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Christmas With Grandma

English: Photo of Jonathan G. Meath portraying...

English: Photo of Jonathan G. Meath portraying Santa Claus. Date approximate. (Photo credit: Wikipedia)

I remember my first Christmas adventure with Grandma.  I was just a kid.

I remember tearing across town on my bike to visit her on the day my big sister dropped the bomb:  “There is no  Santa Claus,” she jeered.  “Even dummies know that!”

My Grandma was not the gushy kind, never had been.  I fled to her that day because I knew she would be straight with me.  I knew Grandma always told the truth, and I knew that the truth always went down a whole lot easier when swallowed with one of her “world-famous” cinnamon buns.  I knew  they were world-famous, because Grandma said so.  It had to be true.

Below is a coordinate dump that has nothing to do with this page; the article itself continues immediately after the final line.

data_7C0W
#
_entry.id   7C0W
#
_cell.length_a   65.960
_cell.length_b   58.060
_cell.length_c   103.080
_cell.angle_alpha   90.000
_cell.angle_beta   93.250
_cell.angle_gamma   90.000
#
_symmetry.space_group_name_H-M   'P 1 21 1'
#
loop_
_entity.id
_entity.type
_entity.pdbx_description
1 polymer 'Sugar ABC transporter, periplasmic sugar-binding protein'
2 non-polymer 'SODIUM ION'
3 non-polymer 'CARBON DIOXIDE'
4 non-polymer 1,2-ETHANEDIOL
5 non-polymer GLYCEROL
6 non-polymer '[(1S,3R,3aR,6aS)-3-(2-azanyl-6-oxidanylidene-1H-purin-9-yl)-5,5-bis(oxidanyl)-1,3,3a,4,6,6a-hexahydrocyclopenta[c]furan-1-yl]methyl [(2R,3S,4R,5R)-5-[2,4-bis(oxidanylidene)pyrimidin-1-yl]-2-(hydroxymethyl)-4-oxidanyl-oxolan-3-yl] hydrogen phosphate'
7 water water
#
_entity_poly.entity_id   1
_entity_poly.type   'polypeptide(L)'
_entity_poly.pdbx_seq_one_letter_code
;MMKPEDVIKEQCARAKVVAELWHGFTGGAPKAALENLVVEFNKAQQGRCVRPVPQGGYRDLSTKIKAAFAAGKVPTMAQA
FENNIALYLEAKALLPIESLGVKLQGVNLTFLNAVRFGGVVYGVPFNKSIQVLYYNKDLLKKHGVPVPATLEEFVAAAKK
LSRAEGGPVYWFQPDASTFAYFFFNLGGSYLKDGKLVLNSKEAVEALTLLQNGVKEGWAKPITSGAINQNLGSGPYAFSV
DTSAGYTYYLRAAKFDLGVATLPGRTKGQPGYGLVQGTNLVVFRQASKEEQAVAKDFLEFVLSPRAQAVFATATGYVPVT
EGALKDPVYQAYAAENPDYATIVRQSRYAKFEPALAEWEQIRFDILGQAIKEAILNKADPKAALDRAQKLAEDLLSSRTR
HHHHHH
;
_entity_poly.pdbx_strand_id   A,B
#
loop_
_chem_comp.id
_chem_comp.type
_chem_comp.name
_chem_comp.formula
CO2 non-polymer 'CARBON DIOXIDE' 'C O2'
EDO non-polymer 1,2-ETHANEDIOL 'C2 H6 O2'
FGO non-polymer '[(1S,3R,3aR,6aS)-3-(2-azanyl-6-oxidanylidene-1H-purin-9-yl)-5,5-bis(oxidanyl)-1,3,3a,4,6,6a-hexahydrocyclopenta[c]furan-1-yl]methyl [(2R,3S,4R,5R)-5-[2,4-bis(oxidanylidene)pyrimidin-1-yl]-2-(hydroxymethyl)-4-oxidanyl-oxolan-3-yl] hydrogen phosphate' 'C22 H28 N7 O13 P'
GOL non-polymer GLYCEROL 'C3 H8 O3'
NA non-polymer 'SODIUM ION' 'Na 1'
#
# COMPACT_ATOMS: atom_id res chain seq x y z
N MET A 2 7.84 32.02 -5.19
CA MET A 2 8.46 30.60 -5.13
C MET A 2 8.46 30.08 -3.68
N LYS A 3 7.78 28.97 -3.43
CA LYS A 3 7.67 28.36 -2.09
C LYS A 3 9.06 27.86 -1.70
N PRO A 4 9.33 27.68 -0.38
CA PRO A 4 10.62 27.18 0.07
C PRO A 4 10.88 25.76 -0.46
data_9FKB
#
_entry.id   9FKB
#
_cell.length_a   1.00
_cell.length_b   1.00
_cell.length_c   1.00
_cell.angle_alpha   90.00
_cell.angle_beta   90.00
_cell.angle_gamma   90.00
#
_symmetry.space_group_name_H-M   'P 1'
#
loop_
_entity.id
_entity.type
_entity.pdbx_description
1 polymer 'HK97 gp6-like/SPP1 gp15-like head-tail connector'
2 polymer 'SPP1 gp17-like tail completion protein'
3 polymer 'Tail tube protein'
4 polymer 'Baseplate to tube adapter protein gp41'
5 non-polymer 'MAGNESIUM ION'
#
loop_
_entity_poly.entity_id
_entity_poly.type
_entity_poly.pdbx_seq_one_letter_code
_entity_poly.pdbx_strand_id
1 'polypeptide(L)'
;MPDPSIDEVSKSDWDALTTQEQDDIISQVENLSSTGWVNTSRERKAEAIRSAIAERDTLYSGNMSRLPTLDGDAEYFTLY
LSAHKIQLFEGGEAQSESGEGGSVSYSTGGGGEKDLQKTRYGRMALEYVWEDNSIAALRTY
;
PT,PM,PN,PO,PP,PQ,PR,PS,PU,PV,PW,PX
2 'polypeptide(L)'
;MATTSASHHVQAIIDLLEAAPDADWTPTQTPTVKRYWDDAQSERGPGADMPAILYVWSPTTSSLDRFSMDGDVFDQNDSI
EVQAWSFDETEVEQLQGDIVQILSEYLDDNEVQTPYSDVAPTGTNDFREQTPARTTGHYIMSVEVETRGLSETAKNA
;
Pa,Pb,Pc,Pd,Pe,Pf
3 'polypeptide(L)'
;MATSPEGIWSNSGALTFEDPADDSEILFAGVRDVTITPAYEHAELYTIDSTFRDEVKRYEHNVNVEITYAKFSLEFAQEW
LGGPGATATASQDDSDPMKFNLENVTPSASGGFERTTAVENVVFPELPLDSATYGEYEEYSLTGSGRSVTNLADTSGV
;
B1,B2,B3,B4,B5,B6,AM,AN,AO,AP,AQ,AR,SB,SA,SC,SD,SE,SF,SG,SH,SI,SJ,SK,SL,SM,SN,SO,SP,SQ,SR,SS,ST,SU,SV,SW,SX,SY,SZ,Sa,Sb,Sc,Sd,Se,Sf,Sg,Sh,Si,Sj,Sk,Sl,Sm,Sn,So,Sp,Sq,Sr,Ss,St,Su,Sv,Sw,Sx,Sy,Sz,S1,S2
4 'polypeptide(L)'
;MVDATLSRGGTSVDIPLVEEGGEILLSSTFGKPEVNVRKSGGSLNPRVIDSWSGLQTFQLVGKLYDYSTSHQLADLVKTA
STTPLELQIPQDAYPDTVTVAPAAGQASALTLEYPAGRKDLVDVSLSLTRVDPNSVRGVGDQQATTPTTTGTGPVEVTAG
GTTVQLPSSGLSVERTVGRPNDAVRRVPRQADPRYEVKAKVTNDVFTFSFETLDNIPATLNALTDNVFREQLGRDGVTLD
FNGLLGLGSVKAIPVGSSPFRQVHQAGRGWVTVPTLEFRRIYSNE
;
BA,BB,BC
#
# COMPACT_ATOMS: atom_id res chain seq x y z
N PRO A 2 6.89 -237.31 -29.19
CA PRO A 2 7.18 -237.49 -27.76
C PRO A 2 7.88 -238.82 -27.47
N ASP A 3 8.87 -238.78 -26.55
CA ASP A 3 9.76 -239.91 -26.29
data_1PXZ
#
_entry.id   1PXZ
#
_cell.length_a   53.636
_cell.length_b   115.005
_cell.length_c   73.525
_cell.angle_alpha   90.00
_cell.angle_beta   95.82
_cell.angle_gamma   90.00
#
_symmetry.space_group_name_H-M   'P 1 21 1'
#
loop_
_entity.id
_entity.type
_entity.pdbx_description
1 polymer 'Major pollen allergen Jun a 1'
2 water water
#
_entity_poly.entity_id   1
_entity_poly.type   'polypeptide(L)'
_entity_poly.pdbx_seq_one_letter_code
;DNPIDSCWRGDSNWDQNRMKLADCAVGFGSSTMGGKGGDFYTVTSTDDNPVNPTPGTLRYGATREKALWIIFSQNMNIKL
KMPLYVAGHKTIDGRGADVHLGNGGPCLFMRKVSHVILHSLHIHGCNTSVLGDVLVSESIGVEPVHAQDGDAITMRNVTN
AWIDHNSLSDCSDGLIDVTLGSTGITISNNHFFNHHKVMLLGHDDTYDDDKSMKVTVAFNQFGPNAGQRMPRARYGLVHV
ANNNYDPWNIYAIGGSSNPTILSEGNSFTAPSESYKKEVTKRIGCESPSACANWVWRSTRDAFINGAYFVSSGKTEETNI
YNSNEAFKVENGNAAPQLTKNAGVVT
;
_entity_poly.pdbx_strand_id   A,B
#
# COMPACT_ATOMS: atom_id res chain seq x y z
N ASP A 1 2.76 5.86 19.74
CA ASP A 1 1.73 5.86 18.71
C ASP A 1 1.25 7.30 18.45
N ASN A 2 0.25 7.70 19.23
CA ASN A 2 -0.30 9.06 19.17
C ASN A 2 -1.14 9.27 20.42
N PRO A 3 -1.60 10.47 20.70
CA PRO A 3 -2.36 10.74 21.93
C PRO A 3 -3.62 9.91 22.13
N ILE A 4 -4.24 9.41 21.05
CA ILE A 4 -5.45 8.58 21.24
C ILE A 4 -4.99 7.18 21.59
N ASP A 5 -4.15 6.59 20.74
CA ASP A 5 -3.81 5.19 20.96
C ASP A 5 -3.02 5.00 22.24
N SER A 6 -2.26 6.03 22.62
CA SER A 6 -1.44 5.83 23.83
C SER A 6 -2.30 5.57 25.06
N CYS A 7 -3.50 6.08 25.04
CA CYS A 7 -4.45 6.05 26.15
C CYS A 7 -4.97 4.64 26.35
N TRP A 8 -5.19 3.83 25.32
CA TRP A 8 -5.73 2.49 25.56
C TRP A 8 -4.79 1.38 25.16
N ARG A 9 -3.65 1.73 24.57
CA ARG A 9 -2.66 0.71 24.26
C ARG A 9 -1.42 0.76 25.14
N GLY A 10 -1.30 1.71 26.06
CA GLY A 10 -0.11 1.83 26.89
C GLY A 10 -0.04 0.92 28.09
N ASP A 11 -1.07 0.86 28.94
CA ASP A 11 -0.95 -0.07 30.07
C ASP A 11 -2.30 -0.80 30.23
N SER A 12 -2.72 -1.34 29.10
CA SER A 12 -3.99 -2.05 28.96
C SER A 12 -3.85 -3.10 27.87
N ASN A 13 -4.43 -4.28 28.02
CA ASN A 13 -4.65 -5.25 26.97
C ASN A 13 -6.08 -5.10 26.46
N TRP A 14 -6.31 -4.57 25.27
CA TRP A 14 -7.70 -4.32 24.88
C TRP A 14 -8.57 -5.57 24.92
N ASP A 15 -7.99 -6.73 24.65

Grandma was home, and the buns were still warm.  Between bites, I told her everything.  She was ready for me. “No Santa Claus?” she  snorted….”Ridiculous!  Don’t believe it.  That rumor has been going around for years, and it makes me mad,  plain mad!!  Now, put on your coat, and let’s go.”

“Go? Go where, Grandma?” I asked.  I hadn’t  even finished my second world-famous cinnamon bun.  “Where” turned out to be Kerby’s General Store, the one store in town that had a little bit of just about everything. As we walked through its doors, Grandma handed me ten dollars.  That was a bundle in those days. “Take this money,” she said, “and buy something for someone who needs it.   I’ll wait for you in the car.”  Then she turned and walked out of Kerby’s.

I was only eight years old.  I’d often gone shopping with my mother, but never had I shopped for anything all by myself.  The store seemed big and crowded, full of people scrambling to finish their Christmas shopping.

For a few moments I just stood there, confused, clutching that ten-dollar bill, wondering what to buy, and who on earth to buy it for.

I thought of everybody I knew: my family, my friends, my neighbors, the kids at school, the people who went to my church.